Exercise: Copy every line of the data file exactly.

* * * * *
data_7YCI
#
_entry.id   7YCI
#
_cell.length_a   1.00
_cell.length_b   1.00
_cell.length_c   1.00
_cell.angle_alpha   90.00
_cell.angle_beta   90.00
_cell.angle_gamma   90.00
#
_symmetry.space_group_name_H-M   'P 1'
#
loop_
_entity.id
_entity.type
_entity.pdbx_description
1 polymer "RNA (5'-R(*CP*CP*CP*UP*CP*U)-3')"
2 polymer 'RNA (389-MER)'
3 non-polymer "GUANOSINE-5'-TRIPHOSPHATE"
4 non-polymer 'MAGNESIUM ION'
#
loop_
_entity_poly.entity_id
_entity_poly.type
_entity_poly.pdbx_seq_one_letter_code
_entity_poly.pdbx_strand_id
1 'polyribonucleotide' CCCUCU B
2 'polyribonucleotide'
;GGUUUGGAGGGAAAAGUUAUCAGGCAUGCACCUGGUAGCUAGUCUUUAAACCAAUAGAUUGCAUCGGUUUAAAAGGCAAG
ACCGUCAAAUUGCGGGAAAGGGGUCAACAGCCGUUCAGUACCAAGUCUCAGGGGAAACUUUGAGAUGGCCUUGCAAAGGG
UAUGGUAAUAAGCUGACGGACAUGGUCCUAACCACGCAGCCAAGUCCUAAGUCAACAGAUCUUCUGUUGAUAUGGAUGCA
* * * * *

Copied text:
data_7YCI
#
_entry.id   7YCI
#
_cell.length_a   1.00
_cell.length_b   1.00
_cell.length_c   1.00
_cell.angle_alpha   90.00
_cell.angle_beta   90.00
_cell.angle_gamma   90.00
#
_symmetry.space_group_name_H-M   'P 1'
#
loop_
_entity.id
_entity.type
_entity.pdbx_description
1 polymer "RNA (5'-R(*CP*CP*CP*UP*CP*U)-3')"
2 polymer 'RNA (389-MER)'
3 non-polymer "GUANOSINE-5'-TRIPHOSPHATE"
4 non-polymer 'MAGNESIUM ION'
#
loop_
_entity_poly.entity_id
_entity_poly.type
_entity_poly.pdbx_seq_one_letter_code
_entity_poly.pdbx_strand_id
1 'polyribonucleotide' CCCUCU B
2 'polyribonucleotide'
;GGUUUGGAGGGAAAAGUUAUCAGGCAUGCACCUGGUAGCUAGUCUUUAAACCAAUAGAUUGCAUCGGUUUAAAAGGCAAG
ACCGUCAAAUUGCGGGAAAGGGGUCAACAGCCGUUCAGUACCAAGUCUCAGGGGAAACUUUGAGAUGGCCUUGCAAAGGG
UAUGGUAAUAAGCUGACGGACAUGGUCCUAACCACGCAGCCAAGUCCUAAGUCAACAGAUCUUCUGUUGAUAUGGAUGCA